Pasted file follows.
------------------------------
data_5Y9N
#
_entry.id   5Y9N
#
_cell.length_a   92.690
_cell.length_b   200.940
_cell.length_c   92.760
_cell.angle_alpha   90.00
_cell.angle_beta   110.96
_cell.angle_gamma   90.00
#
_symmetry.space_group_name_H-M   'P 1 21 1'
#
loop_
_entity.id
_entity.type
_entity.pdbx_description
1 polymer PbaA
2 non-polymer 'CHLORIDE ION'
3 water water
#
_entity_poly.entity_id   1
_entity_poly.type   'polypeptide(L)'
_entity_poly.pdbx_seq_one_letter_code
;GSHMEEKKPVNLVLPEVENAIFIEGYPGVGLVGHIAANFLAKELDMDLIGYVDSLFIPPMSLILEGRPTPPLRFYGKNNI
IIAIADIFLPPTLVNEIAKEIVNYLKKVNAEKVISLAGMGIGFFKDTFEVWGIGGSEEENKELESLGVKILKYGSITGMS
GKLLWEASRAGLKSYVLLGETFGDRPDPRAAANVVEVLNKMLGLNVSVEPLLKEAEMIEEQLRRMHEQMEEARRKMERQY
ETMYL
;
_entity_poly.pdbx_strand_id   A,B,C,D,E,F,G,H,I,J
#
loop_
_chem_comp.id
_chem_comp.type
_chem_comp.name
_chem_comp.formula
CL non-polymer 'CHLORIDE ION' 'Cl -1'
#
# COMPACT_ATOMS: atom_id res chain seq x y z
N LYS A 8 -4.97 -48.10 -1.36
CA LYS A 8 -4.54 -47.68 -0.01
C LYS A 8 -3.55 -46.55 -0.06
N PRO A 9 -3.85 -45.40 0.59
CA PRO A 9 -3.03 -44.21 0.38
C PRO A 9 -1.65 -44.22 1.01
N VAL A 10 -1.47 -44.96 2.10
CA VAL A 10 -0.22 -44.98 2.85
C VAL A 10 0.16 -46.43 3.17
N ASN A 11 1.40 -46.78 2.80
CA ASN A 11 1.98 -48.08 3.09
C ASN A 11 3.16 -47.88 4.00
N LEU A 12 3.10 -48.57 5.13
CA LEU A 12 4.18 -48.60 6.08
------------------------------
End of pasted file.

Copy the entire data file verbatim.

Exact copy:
data_5Y9N
#
_entry.id   5Y9N
#
_cell.length_a   92.690
_cell.length_b   200.940
_cell.length_c   92.760
_cell.angle_alpha   90.00
_cell.angle_beta   110.96
_cell.angle_gamma   90.00
#
_symmetry.space_group_name_H-M   'P 1 21 1'
#
loop_
_entity.id
_entity.type
_entity.pdbx_description
1 polymer PbaA
2 non-polymer 'CHLORIDE ION'
3 water water
#
_entity_poly.entity_id   1
_entity_poly.type   'polypeptide(L)'
_entity_poly.pdbx_seq_one_letter_code
;GSHMEEKKPVNLVLPEVENAIFIEGYPGVGLVGHIAANFLAKELDMDLIGYVDSLFIPPMSLILEGRPTPPLRFYGKNNI
IIAIADIFLPPTLVNEIAKEIVNYLKKVNAEKVISLAGMGIGFFKDTFEVWGIGGSEEENKELESLGVKILKYGSITGMS
GKLLWEASRAGLKSYVLLGETFGDRPDPRAAANVVEVLNKMLGLNVSVEPLLKEAEMIEEQLRRMHEQMEEARRKMERQY
ETMYL
;
_entity_poly.pdbx_strand_id   A,B,C,D,E,F,G,H,I,J
#
loop_
_chem_comp.id
_chem_comp.type
_chem_comp.name
_chem_comp.formula
CL non-polymer 'CHLORIDE ION' 'Cl -1'
#
# COMPACT_ATOMS: atom_id res chain seq x y z
N LYS A 8 -4.97 -48.10 -1.36
CA LYS A 8 -4.54 -47.68 -0.01
C LYS A 8 -3.55 -46.55 -0.06
N PRO A 9 -3.85 -45.40 0.59
CA PRO A 9 -3.03 -44.21 0.38
C PRO A 9 -1.65 -44.22 1.01
N VAL A 10 -1.47 -44.96 2.10
CA VAL A 10 -0.22 -44.98 2.85
C VAL A 10 0.16 -46.43 3.17
N ASN A 11 1.40 -46.78 2.80
CA ASN A 11 1.98 -48.08 3.09
C ASN A 11 3.16 -47.88 4.00
N LEU A 12 3.10 -48.57 5.13
CA LEU A 12 4.18 -48.60 6.08